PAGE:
It seems there aren’t many things that can’t have an artist in residence programme attached to it nowadays. The latest to catch London’s eye however, proves that some can be a real success, even in the most extraordinary of places – perhaps a piece of blank fabric, carried by almost everyone in their pocket or bag, has become the new target…

Hayden Kays is a printmaker, sculptor and painter based in London, who has teamed up with the glasses brand Cubitts, purveyors of the most stylish eyewear, to help bring art to the pockets of the people. Cubitts, known for offering an eyewear-by-numbers approach to picking out your specs, have hired the discerning artist, known for his whimsical images that resonate with London’s sense of irony, such as ‘I dropped acid once and never found it again’ to design their latest cleaning cloths. Spotted with ironically-rainbow-coloured skulls, or scribbled with the infamous catchphrase ‘testacles, spectacles, wallet and watch’ the cloths are the newest in a series of projects where Cubitts work with London based designers and artists to inject a little humour and prettiness in to the pockets of the public. In limited runs, the cloths come with spectacles, or can be purchased for £5, with all proceeds going to Macmillan Cancer Research and Cure Blindness. Never before have cleaning cloths been something to covet and worthy of a wall. Candid sat down with Kays, and Cubitts founder Tom Broughton, to discuss all things art and glasses.

Candid Magazine: Tom, why did you launch the artist in residency programme?

Tom Broughton: It’s inspiring to work with talented people. So we thought we could combine that with celebrating our humble cleaning cloth – an oft-forgotten object that’s not only practical, but also a creative canvas. And perhaps if people have a beautiful cleaning cloth, they’re more likely to carry it with them – and avoid the tyranny of cleaning spectacles with their sleeve.

Candid Magazine: Hayden, how did the Cubitts collaboration come about for you?

Hayden Kays: Cubitts asked me to design a couple of cleaning cloths with the proceeds going to charities of my choice. I imagine I was asked because I’m a wearer of spectacles. I like to imagine I’m on some sort of list somewhere: ‘The Four Eyes Only Club’.

Hayden Kays for Cubitts

Hayden Kays for Cubitts

Candid Magazine: Tom, why Hayden?

Tom Broughton: He’s clearly a consummate artist. But more importantly, he’s self-deprecating, sardonic, and a thoroughly nice fellow.

Candid Magazine: Hayden, why did you pick Macmillan Cancer research and Cure Blindness?

Hayden Kays: We hear about the devastating consequences of cancer daily. 50% of us will get cancer, spine chilling. Cure Blindness provide life-changing surgery for £20. I’ve spent £20 on far more frivolous a thing than ‘life-changing surgery’.

Candid Magazine: Hayden, do you see the product of a cleaning cloth as different to an artwork?

Hayden Kays: I’m really keen to see my work applied to wide-ranging materials and objects. We live in a world of things and stuff, I just want to make my things interesting and my stuff memorable.

Hayden Kays for Cubitts.

Hayden Kays for Cubitts.

Candid Magazine: Hayden, how did you come up with the design – were they existing designs.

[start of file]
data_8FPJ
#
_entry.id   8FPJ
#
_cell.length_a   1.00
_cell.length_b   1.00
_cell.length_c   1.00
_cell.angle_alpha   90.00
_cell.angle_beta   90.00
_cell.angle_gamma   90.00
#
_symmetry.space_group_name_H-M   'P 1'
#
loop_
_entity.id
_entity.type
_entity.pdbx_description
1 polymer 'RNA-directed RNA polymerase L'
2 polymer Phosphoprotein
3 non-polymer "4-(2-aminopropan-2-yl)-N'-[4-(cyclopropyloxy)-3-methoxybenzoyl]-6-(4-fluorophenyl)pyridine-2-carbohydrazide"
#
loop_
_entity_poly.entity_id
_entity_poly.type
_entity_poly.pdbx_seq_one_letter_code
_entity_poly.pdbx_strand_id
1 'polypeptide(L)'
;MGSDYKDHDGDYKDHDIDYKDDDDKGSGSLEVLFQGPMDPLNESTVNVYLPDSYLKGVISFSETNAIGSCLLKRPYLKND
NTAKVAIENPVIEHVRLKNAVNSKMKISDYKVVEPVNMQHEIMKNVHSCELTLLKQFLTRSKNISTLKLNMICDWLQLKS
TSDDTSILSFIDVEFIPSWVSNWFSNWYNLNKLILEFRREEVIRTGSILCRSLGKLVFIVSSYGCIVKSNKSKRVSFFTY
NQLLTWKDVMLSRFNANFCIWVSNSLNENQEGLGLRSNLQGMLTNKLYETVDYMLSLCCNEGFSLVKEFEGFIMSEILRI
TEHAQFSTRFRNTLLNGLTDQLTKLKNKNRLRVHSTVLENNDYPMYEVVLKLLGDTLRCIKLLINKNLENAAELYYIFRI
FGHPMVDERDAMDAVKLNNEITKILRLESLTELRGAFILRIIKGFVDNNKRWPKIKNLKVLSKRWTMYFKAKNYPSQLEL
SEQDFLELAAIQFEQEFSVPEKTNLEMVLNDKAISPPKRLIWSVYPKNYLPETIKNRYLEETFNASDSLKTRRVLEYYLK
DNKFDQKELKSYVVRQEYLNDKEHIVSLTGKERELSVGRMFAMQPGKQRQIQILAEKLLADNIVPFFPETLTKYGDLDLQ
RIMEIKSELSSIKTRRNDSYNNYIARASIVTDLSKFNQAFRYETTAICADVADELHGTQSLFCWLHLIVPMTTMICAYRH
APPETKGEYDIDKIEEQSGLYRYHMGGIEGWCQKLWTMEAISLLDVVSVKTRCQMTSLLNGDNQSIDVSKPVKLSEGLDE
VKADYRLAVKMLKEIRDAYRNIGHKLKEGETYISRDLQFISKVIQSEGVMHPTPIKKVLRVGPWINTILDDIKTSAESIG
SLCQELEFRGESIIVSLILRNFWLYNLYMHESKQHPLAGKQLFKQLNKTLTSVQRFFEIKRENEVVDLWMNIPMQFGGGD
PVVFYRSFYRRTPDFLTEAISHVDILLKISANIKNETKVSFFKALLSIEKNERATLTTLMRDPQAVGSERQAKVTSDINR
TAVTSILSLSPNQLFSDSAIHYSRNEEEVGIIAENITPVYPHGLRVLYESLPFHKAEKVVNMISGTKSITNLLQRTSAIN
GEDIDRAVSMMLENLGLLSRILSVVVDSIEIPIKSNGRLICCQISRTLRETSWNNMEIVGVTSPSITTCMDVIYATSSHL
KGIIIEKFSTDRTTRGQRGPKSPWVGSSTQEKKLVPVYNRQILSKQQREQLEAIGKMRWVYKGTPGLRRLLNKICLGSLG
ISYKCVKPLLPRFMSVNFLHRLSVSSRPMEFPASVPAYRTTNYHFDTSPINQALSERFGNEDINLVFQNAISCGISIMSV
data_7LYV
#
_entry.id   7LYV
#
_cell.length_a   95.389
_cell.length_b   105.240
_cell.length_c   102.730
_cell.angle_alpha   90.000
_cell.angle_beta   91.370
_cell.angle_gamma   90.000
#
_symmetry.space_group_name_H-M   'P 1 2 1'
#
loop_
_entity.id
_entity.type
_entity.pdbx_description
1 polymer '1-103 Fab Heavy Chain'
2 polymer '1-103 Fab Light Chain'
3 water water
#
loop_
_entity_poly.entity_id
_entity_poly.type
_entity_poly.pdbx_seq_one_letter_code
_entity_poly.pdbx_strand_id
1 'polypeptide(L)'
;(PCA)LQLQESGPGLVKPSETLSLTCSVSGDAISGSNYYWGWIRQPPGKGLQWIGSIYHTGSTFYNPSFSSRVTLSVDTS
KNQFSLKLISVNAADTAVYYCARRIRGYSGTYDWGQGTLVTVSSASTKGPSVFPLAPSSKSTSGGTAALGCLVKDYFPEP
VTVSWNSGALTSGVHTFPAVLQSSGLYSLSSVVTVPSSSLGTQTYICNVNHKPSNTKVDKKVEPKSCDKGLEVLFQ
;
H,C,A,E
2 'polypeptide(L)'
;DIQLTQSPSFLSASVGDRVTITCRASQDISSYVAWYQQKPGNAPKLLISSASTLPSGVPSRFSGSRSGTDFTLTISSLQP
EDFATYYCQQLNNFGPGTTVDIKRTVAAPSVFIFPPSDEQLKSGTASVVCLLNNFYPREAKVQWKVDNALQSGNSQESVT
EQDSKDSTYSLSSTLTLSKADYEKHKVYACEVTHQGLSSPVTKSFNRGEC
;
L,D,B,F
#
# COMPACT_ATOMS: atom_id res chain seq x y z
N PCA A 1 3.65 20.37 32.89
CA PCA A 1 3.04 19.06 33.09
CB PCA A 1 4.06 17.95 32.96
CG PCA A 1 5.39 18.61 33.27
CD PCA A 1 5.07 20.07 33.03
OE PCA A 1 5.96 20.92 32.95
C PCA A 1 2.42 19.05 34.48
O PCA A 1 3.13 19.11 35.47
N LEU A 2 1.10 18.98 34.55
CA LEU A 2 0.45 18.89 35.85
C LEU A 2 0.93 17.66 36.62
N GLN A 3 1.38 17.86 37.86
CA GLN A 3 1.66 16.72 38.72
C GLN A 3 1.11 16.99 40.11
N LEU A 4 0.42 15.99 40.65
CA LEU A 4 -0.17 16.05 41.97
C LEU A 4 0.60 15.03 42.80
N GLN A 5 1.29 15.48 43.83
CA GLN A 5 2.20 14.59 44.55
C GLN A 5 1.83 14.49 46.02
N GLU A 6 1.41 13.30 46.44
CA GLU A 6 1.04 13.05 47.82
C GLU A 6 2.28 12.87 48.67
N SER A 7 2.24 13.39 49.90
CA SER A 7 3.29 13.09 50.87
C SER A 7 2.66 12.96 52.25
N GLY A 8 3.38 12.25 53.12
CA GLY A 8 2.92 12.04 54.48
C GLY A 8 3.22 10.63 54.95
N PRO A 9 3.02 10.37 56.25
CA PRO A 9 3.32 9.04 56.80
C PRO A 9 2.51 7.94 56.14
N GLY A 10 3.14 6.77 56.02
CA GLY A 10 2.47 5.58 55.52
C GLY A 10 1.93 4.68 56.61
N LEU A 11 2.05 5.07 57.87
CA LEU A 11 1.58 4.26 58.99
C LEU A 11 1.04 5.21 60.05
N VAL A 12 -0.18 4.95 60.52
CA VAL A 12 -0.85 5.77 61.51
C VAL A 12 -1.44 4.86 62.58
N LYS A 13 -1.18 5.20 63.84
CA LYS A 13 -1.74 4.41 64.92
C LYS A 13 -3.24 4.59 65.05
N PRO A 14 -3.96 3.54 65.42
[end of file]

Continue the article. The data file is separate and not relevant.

Hayden Kays: I’ve been working with the skull design for some years now. I love the idea of making something inherently morbid attractive by making it colourful. Death is pretty in pink. The ’Spectacles, Testicles, Wallet and Watch’ design is a visual representation of a saying I remember hearing as a kid and thinking it was hilarious and so rude. I’ve always liked off-colour humour.

Candid Magazine: Tom, why did you commission the oversized cloth?

Tom Broughton: A cleaning cloth can never be large enough. Also we wanted some to-scale testicles.

Candid Magazine: Hayden, do you like the idea people will be walking around with your art in their pocket?

Hayden Kays: I like the idea of being close to people.

Candid Magazine: Tom, Do you think of the process of designing and making glasses as an artwork/the work of an artisan?

Tom Broughton: My framemaking teacher (Lawrence Jenkin, who’s been making frames for over fifty years), believes it takes at least two to three years to develop the skills to make a wearable handmade frame. It took me four – and even then, Lawrence had to help. So either it’s an artisan skill. Or I’m extremely slow.

Cubitts Kings Cross.

Cubitts Kings Cross.

Candid Magazine: Hayden, what do you want people to take away from your work?

Hayden Kays: Joy. I’ve always just wanted to make things happier. It’s not altruistic, it’s egocentric. Making people smile makes me happy. A win, win if you will.

Hayden Kays and Tom Broughton outside Cubitts store.

Hayden Kays and Tom Broughton outside Cubitts store.

Candid Magazine: Tom, what other designers/artists would you like to work with?

Tom Broughton: Our next collaborator is Brian Grimwood, widely accredited with changing British illustration in the 1960s. After that, who knows. It’d be wonderful to work with our new Spitalfields neighbours Gilbert & George.

Hayden Kays for Cubitts.

Hayden Kays for Cubitts.

Candid Magazine: Tom, do you have future plans for the brand?

Tom Broughton: Enumerate. We’re currently working on plenty of new frames – such as some rather splendid gold frames, lots of new shapes and silhouettes, and some experimental prototypes made in turtleshell, leather and even milk. We’re also busy on our side project Cephalometrics which recently won Innovate UK’s Future Fashion award – the idea to use robotics, facial scanning, parametric fit and CNC / 3d printing to produce technology driven made-to-measure frames.

By Toby Morris

Cubbits has four London branches.